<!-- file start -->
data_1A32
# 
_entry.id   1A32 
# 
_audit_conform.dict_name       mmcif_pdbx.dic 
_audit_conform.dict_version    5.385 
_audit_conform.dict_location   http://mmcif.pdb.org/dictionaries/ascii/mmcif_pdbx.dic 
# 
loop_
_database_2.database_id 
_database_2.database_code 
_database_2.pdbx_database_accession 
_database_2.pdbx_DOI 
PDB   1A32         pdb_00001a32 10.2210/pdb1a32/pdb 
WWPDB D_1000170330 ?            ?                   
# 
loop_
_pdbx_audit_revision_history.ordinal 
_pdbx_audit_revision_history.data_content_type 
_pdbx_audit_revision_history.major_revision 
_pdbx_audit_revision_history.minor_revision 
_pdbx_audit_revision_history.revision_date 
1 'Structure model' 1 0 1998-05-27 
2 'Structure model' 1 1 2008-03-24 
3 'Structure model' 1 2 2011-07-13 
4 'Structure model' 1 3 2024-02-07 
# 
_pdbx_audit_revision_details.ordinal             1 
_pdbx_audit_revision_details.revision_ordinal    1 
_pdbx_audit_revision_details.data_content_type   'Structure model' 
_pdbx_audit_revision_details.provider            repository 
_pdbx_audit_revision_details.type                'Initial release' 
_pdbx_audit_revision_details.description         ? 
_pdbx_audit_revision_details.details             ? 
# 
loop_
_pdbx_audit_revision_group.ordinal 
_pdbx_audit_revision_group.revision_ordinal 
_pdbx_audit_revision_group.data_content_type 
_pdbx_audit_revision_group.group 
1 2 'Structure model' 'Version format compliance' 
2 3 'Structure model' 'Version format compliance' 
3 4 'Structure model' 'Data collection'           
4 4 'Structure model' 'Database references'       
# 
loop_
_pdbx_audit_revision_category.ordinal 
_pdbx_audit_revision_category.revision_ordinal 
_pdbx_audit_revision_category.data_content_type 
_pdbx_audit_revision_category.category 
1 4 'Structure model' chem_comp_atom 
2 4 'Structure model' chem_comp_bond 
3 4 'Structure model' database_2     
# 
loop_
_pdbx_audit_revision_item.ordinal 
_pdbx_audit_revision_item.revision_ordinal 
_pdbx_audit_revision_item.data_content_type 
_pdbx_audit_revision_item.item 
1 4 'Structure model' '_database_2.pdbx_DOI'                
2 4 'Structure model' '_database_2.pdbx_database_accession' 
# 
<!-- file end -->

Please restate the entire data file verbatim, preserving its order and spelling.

data_1A32
# 
_entry.id   1A32 
# 
_audit_conform.dict_name       mmcif_pdbx.dic 
_audit_conform.dict_version    5.385 
_audit_conform.dict_location   http://mmcif.pdb.org/dictionaries/ascii/mmcif_pdbx.dic 
# 
loop_
_database_2.database_id 
_database_2.database_code 
_database_2.pdbx_database_accession 
_database_2.pdbx_DOI 
PDB   1A32         pdb_00001a32 10.2210/pdb1a32/pdb 
WWPDB D_1000170330 ?            ?                   
# 
loop_
_pdbx_audit_revision_history.ordinal 
_pdbx_audit_revision_history.data_content_type 
_pdbx_audit_revision_history.major_revision 
_pdbx_audit_revision_history.minor_revision 
_pdbx_audit_revision_history.revision_date 
1 'Structure model' 1 0 1998-05-27 
2 'Structure model' 1 1 2008-03-24 
3 'Structure model' 1 2 2011-07-13 
4 'Structure model' 1 3 2024-02-07 
# 
_pdbx_audit_revision_details.ordinal             1 
_pdbx_audit_revision_details.revision_ordinal    1 
_pdbx_audit_revision_details.data_content_type   'Structure model' 
_pdbx_audit_revision_details.provider            repository 
_pdbx_audit_revision_details.type                'Initial release' 
_pdbx_audit_revision_details.description         ? 
_pdbx_audit_revision_details.details             ? 
# 
loop_
_pdbx_audit_revision_group.ordinal 
_pdbx_audit_revision_group.revision_ordinal 
_pdbx_audit_revision_group.data_content_type 
_pdbx_audit_revision_group.group 
1 2 'Structure model' 'Version format compliance' 
2 3 'Structure model' 'Version format compliance' 
3 4 'Structure model' 'Data collection'           
4 4 'Structure model' 'Database references'       
# 
loop_
_pdbx_audit_revision_category.ordinal 
_pdbx_audit_revision_category.revision_ordinal 
_pdbx_audit_revision_category.data_content_type 
_pdbx_audit_revision_category.category 
1 4 'Structure model' chem_comp_atom 
2 4 'Structure model' chem_comp_bond 
3 4 'Structure model' database_2     
# 
loop_
_pdbx_audit_revision_item.ordinal 
_pdbx_audit_revision_item.revision_ordinal 
_pdbx_audit_revision_item.data_content_type 
_pdbx_audit_revision_item.item 
1 4 'Structure model' '_database_2.pdbx_DOI'                
2 4 'Structure model' '_database_2.pdbx_database_accession' 
# 